2cents

Just overkill for inside a home in my eyes. Walls are too lightweight inside and out for those rounds. I do not sleep with my Barrett 50 in bed either as it is also in an vault with my H&K rifle! I do however like my 9 in the night stand and have a nice silencer on it so as not to disturb the neighbors should a bad guy visit at night!

(I know many people who sleep within 2 feet of a loaded rifle most nights) And I can only guess that they are still somewhere like Afghanistan?

grumpy

Depending on the load a 9mm will go through as many walls as a.223, if all you are looking at is penetration. I, and most people, are more accurate with a short barreled rifle than with a handgun. I keep a FN Five-seveN on the nightstand and a short barreled PS-90 propped on floor at the headboard. I prefer the bullpup design for a shorter overall length for in home defense than an AR. Much quicker to handle and easier to control.

2cents

Back, I spent yesterday walking around downtown Cleveland, they had the tall ships in over the holiday.

The round I have in that 9 is the Hydra-Shok, I also keep a Mossberg 590 tactical nearby with a flash bang non lethal round in front, maybe they will shirt themselves and run before they need to be shot!

abigbear

Talk to the HAND GO home and live your life without trying to run everyone else!!!

KnuckleDragger

Liberals never take No for an answer. While Republican lawmakers want to pass a true solution by overhauling the nations failing mental health system, democrats are stuck on stupid. They are still trying to pass laws that most of them have even admitted, won't stop these nutcases from killing people. It has become clear that they are only exploiting Newtown in order to push for an incremental elimination of the Second Amendment.

arnmcrmn

Good post KD and very very true.

SamAdams

Indeed. In most of the tragic mass shootings, the guns are different. The motives are different (though certainly "I'll show them!" may also be involved for most). The vast majority of firearms used have not only been legal, but had been subject to background checks and the myriad other firearms laws gun owners have to deal with these days. And yet...and yet people still die.

What's the one thing the shooters universally DO have in common? In layman's terms, they're nuts. Whether they're paranoid, suicidal, or psychotically angry, they're nuts.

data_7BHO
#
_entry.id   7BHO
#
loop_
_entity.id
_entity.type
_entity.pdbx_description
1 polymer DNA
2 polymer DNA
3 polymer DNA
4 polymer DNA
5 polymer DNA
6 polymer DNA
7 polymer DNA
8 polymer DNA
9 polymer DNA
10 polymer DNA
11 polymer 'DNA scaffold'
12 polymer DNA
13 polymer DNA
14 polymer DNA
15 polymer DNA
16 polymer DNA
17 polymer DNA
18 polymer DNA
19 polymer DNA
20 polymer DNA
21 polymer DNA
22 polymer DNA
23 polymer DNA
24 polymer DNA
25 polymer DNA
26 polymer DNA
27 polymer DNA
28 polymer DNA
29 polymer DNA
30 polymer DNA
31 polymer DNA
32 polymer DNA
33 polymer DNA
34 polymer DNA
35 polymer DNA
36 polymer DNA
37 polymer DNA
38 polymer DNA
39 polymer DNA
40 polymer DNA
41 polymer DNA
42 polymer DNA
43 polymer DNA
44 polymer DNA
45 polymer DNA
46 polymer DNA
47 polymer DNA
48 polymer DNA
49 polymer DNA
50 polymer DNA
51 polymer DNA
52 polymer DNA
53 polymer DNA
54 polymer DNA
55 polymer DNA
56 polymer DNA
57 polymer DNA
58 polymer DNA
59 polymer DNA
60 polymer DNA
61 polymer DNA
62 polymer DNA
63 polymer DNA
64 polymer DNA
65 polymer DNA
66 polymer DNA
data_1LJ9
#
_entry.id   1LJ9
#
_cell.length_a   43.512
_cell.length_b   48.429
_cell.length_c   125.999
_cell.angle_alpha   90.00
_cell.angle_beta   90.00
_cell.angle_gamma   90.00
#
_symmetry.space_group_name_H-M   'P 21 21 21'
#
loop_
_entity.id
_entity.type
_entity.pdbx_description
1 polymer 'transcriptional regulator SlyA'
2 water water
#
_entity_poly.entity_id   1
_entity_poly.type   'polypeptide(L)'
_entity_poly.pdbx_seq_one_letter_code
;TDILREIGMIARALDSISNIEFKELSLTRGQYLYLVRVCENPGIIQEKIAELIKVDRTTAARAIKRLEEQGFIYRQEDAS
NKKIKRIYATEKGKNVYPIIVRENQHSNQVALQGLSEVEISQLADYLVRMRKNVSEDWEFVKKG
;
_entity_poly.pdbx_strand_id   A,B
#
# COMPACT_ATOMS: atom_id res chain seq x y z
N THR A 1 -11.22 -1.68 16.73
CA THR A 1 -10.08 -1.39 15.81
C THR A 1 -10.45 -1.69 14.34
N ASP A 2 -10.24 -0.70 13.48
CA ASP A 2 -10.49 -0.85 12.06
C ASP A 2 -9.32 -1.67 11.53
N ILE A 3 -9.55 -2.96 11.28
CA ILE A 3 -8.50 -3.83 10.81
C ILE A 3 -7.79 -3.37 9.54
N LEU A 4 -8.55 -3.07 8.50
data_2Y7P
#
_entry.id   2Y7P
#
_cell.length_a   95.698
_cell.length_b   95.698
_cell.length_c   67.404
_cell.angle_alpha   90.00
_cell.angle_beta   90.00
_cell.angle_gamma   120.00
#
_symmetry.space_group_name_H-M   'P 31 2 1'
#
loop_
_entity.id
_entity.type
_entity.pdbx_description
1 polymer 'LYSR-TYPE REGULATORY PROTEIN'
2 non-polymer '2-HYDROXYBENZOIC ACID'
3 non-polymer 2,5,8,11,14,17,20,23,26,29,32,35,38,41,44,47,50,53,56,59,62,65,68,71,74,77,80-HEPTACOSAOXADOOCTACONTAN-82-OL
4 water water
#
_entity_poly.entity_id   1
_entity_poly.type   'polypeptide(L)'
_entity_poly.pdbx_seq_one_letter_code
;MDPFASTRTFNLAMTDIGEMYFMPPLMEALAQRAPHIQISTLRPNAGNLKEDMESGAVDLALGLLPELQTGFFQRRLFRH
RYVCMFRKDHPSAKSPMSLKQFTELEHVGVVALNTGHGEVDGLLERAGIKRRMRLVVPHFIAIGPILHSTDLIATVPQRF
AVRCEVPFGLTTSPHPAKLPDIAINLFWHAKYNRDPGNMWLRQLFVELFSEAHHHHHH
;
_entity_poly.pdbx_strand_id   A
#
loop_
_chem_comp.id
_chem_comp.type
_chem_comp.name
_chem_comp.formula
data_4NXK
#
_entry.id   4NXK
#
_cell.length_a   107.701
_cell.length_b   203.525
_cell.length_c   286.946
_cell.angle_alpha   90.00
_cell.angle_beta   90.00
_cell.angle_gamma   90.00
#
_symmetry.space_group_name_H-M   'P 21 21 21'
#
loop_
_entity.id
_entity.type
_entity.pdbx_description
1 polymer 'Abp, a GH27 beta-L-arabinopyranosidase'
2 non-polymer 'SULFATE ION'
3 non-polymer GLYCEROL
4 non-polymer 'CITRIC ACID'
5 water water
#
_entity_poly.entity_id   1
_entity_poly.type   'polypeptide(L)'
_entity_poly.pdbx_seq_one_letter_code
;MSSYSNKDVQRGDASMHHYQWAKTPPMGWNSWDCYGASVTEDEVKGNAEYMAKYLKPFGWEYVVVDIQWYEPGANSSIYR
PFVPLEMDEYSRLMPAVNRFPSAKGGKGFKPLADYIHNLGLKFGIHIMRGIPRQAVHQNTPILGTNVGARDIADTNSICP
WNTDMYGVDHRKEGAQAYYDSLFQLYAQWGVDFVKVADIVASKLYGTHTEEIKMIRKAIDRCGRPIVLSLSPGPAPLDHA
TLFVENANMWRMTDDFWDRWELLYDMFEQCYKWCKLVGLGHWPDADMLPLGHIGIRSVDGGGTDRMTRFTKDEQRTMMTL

In other words, gun laws have virtually no effect on mass (or other) shootings. (In fairness, neither do the prohibitions against murder, but again, you can't count on crazy people obeying ANY law, however formal or informal it happens to be.) Yet that's what liberals want more of. And the one thing that WOULD help (actually, there are two things if you count firearms education, and we really should) — improved mental health diagnosis and care — doesn't seem to get any traction with the gun-grabber groups.

I'm left with two alternatives here involving the anti-gunners: They're stupid. Or they're not after gun control, but citizen control. Neither one is particularly flattering, and both are dangerous to freedom. (What's even LESS flattering is the fact you're right about the victim exploitation in Newtown and just about everywhere else. Some of these nasty people seem to positively delight in bloodshed as long as it furthers their cause. And they say conservatives are war mongers!)

The Big Dog's back

Whattt???

The Big Dog's back

If George Zimmerman didn't have a gun (courage builder) we wouldn't be having a trial right now and Trayvon Martin would still be alive.

Contango

Re: "If George Zimmerman (snip)"

And if frogs had wings, they wouldn't bump their butts on the ground when they hopped.

DERP!

The Big Dog's back

Off topic again.

Contango

Re: "Off topic again."

And woulda, coulda, shoulda AIN'T reality DERPY.

Simple Enough II

You are making an assumption that GZ carried one for "courage building", but maybe he was a man trying to protect his community from home burlgaries and or home invasions, but that is beside the point. Why isn't Gifford going after what could be the real culprit psychotropic Medications and the use of or misapplication.

The Big Dog's back

The guy's(zim) a whimp, look at him. Much like most gun nuts without their gun.

grumpy

I bet you're one of those folks who think they can tell if someone is gay just by looking at them too. You're so special, to have these abilities. You must feel so impotent. Your mother should be so proud.

The Big Dog's back

pooh, Only a whimp would gun down an unarmed 17 year old. Take that to the bank.

Contango

Re: "Only a whimp would gun down an unarmed 17 year old."

Off-topic BIG DERP!

grumpy

Don't want to defend your "special" ability to look at someone and tell they are a wimp or gay? Why am I not surprised. Did your mama call you and tell you to sit in the corner for telling whoppers again?

SamAdams

Really? REALLY? So are you suggesting I'm a "whimp" if I protect myself from a 17 year-old who outweighs me, outreaches me, is far stronger than me, and who is breaking into my house at 2 o'clock in the morning? Would you call me a "whimp" just because I can't imagine too many more horrible things than being raped or otherwise physically attacked? And because I'm outweighed, outreached, and almost certainly unable to physically overpower that 17 year-old, am I a "whimp" because I'd shoot as he entered my bedroom as opposed to after he'd grabbed me and started tearing my clothes off?

There's a t-shirt that says something to the effect of:

Gun Control: The mistaken notion that a woman dead in an alley, strangled by her own pantyhose, is somehow morally superior to that same woman standing over a dead body and holding a smoking gun.

By the way, Big Dog, I'd defy you to pass me on the street and have the remotest clue as to whether or not I have a gun any more than you could pass me on the street and have any idea just what exactly I had for breakfast this morning!